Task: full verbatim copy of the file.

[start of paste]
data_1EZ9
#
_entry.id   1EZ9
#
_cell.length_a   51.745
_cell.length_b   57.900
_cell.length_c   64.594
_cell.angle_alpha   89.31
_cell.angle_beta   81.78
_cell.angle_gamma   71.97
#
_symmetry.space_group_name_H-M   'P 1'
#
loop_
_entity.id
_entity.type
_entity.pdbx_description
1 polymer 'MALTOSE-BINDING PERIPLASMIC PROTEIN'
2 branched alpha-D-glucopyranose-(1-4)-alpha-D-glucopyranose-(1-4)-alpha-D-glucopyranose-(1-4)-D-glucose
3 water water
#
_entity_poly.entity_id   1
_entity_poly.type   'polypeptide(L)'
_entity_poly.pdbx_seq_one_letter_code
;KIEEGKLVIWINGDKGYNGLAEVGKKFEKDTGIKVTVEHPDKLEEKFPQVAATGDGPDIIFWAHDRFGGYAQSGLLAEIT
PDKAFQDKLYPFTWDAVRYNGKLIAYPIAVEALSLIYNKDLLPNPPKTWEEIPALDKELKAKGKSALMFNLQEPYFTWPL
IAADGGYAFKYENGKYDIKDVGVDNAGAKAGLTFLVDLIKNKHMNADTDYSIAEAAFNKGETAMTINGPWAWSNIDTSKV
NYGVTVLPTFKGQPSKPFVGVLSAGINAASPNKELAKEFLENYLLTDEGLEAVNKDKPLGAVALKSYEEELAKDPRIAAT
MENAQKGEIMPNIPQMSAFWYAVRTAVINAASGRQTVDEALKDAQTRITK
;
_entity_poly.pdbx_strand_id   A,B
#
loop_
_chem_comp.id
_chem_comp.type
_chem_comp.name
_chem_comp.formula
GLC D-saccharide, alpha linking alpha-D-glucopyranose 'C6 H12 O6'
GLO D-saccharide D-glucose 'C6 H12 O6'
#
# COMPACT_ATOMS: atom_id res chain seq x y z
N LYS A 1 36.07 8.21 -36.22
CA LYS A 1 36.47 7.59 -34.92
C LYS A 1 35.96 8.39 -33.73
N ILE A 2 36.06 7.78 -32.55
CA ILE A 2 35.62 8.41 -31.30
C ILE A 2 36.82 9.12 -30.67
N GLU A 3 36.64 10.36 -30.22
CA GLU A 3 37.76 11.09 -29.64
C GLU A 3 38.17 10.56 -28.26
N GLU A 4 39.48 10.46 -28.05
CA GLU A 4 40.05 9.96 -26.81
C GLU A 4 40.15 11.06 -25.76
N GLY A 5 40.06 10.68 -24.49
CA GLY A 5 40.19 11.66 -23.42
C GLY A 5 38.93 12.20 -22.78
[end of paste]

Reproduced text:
data_1EZ9
#
_entry.id   1EZ9
#
_cell.length_a   51.745
_cell.length_b   57.900
_cell.length_c   64.594
_cell.angle_alpha   89.31
_cell.angle_beta   81.78
_cell.angle_gamma   71.97
#
_symmetry.space_group_name_H-M   'P 1'
#
loop_
_entity.id
_entity.type
_entity.pdbx_description
1 polymer 'MALTOSE-BINDING PERIPLASMIC PROTEIN'
2 branched alpha-D-glucopyranose-(1-4)-alpha-D-glucopyranose-(1-4)-alpha-D-glucopyranose-(1-4)-D-glucose
3 water water
#
_entity_poly.entity_id   1
_entity_poly.type   'polypeptide(L)'
_entity_poly.pdbx_seq_one_letter_code
;KIEEGKLVIWINGDKGYNGLAEVGKKFEKDTGIKVTVEHPDKLEEKFPQVAATGDGPDIIFWAHDRFGGYAQSGLLAEIT
PDKAFQDKLYPFTWDAVRYNGKLIAYPIAVEALSLIYNKDLLPNPPKTWEEIPALDKELKAKGKSALMFNLQEPYFTWPL
IAADGGYAFKYENGKYDIKDVGVDNAGAKAGLTFLVDLIKNKHMNADTDYSIAEAAFNKGETAMTINGPWAWSNIDTSKV
NYGVTVLPTFKGQPSKPFVGVLSAGINAASPNKELAKEFLENYLLTDEGLEAVNKDKPLGAVALKSYEEELAKDPRIAAT
MENAQKGEIMPNIPQMSAFWYAVRTAVINAASGRQTVDEALKDAQTRITK
;
_entity_poly.pdbx_strand_id   A,B
#
loop_
_chem_comp.id
_chem_comp.type
_chem_comp.name
_chem_comp.formula
GLC D-saccharide, alpha linking alpha-D-glucopyranose 'C6 H12 O6'
GLO D-saccharide D-glucose 'C6 H12 O6'
#
# COMPACT_ATOMS: atom_id res chain seq x y z
N LYS A 1 36.07 8.21 -36.22
CA LYS A 1 36.47 7.59 -34.92
C LYS A 1 35.96 8.39 -33.73
N ILE A 2 36.06 7.78 -32.55
CA ILE A 2 35.62 8.41 -31.30
C ILE A 2 36.82 9.12 -30.67
N GLU A 3 36.64 10.36 -30.22
CA GLU A 3 37.76 11.09 -29.64
C GLU A 3 38.17 10.56 -28.26
N GLU A 4 39.48 10.46 -28.05
CA GLU A 4 40.05 9.96 -26.81
C GLU A 4 40.15 11.06 -25.76
N GLY A 5 40.06 10.68 -24.49
CA GLY A 5 40.19 11.66 -23.42
C GLY A 5 38.93 12.20 -22.78